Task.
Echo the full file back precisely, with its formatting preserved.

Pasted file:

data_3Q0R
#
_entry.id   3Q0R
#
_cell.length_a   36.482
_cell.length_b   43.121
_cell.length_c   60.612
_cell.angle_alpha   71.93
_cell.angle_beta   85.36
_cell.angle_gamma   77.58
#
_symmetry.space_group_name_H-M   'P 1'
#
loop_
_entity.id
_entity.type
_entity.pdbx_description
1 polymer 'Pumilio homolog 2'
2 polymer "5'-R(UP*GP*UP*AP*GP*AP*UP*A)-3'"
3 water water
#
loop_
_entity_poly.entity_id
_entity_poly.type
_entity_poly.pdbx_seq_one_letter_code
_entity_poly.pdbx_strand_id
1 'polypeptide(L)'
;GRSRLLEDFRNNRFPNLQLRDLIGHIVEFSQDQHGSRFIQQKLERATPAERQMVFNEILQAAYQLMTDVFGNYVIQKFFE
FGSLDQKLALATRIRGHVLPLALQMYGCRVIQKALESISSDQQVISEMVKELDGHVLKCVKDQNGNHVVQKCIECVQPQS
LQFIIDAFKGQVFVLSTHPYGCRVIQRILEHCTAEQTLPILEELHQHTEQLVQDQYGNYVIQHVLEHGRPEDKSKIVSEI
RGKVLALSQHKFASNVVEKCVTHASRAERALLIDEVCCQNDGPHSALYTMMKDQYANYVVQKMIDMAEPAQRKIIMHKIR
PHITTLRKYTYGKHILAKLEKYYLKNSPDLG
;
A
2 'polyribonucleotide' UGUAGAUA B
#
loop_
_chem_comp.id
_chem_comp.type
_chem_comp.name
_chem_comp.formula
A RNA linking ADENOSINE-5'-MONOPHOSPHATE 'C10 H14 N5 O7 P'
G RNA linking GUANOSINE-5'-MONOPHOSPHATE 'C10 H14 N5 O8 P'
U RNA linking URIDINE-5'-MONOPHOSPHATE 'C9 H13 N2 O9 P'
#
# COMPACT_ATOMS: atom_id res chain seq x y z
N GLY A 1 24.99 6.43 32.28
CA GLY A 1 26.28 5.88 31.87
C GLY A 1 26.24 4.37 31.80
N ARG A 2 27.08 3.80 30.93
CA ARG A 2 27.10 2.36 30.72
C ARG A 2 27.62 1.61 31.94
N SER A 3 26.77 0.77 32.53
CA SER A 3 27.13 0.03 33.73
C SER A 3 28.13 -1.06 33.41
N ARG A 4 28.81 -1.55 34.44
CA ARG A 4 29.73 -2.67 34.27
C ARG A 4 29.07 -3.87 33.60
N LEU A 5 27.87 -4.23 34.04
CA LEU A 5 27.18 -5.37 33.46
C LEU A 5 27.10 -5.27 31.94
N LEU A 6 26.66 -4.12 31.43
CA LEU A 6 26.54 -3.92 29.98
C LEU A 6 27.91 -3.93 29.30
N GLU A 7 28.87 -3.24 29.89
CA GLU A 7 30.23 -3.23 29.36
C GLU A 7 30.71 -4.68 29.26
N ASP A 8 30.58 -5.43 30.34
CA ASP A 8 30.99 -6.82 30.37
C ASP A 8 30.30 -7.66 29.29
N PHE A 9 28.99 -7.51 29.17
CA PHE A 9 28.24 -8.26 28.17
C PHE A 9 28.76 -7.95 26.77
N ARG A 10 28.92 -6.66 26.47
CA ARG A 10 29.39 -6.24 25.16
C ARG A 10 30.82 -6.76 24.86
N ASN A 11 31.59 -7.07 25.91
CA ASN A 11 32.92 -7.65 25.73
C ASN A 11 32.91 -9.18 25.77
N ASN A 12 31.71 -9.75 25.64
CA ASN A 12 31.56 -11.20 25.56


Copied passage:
data_3Q0R
#
_entry.id   3Q0R
#
_cell.length_a   36.482
_cell.length_b   43.121
_cell.length_c   60.612
_cell.angle_alpha   71.93
_cell.angle_beta   85.36
_cell.angle_gamma   77.58
#
_symmetry.space_group_name_H-M   'P 1'
#
loop_
_entity.id
_entity.type
_entity.pdbx_description
1 polymer 'Pumilio homolog 2'
2 polymer "5'-R(UP*GP*UP*AP*GP*AP*UP*A)-3'"
3 water water
#
loop_
_entity_poly.entity_id
_entity_poly.type
_entity_poly.pdbx_seq_one_letter_code
_entity_poly.pdbx_strand_id
1 'polypeptide(L)'
;GRSRLLEDFRNNRFPNLQLRDLIGHIVEFSQDQHGSRFIQQKLERATPAERQMVFNEILQAAYQLMTDVFGNYVIQKFFE
FGSLDQKLALATRIRGHVLPLALQMYGCRVIQKALESISSDQQVISEMVKELDGHVLKCVKDQNGNHVVQKCIECVQPQS
LQFIIDAFKGQVFVLSTHPYGCRVIQRILEHCTAEQTLPILEELHQHTEQLVQDQYGNYVIQHVLEHGRPEDKSKIVSEI
RGKVLALSQHKFASNVVEKCVTHASRAERALLIDEVCCQNDGPHSALYTMMKDQYANYVVQKMIDMAEPAQRKIIMHKIR
PHITTLRKYTYGKHILAKLEKYYLKNSPDLG
;
A
2 'polyribonucleotide' UGUAGAUA B
#
loop_
_chem_comp.id
_chem_comp.type
_chem_comp.name
_chem_comp.formula
A RNA linking ADENOSINE-5'-MONOPHOSPHATE 'C10 H14 N5 O7 P'
G RNA linking GUANOSINE-5'-MONOPHOSPHATE 'C10 H14 N5 O8 P'
U RNA linking URIDINE-5'-MONOPHOSPHATE 'C9 H13 N2 O9 P'
#
# COMPACT_ATOMS: atom_id res chain seq x y z
N GLY A 1 24.99 6.43 32.28
CA GLY A 1 26.28 5.88 31.87
C GLY A 1 26.24 4.37 31.80
N ARG A 2 27.08 3.80 30.93
CA ARG A 2 27.10 2.36 30.72
C ARG A 2 27.62 1.61 31.94
N SER A 3 26.77 0.77 32.53
CA SER A 3 27.13 0.03 33.73
C SER A 3 28.13 -1.06 33.41
N ARG A 4 28.81 -1.55 34.44
CA ARG A 4 29.73 -2.67 34.27
C ARG A 4 29.07 -3.87 33.60
N LEU A 5 27.87 -4.23 34.04
CA LEU A 5 27.18 -5.37 33.46
C LEU A 5 27.10 -5.27 31.94
N LEU A 6 26.66 -4.12 31.43
CA LEU A 6 26.54 -3.92 29.98
C LEU A 6 27.91 -3.93 29.30
N GLU A 7 28.87 -3.24 29.89
CA GLU A 7 30.23 -3.23 29.36
C GLU A 7 30.71 -4.68 29.26
N ASP A 8 30.58 -5.43 30.34
CA ASP A 8 30.99 -6.82 30.37
C ASP A 8 30.30 -7.66 29.29
N PHE A 9 28.99 -7.51 29.17
CA PHE A 9 28.24 -8.26 28.17
C PHE A 9 28.76 -7.95 26.77
N ARG A 10 28.92 -6.66 26.47
CA ARG A 10 29.39 -6.24 25.16
C ARG A 10 30.82 -6.76 24.86
N ASN A 11 31.59 -7.07 25.91
CA ASN A 11 32.92 -7.65 25.73
C ASN A 11 32.91 -9.18 25.77
N ASN A 12 31.71 -9.75 25.64
CA ASN A 12 31.56 -11.20 25.56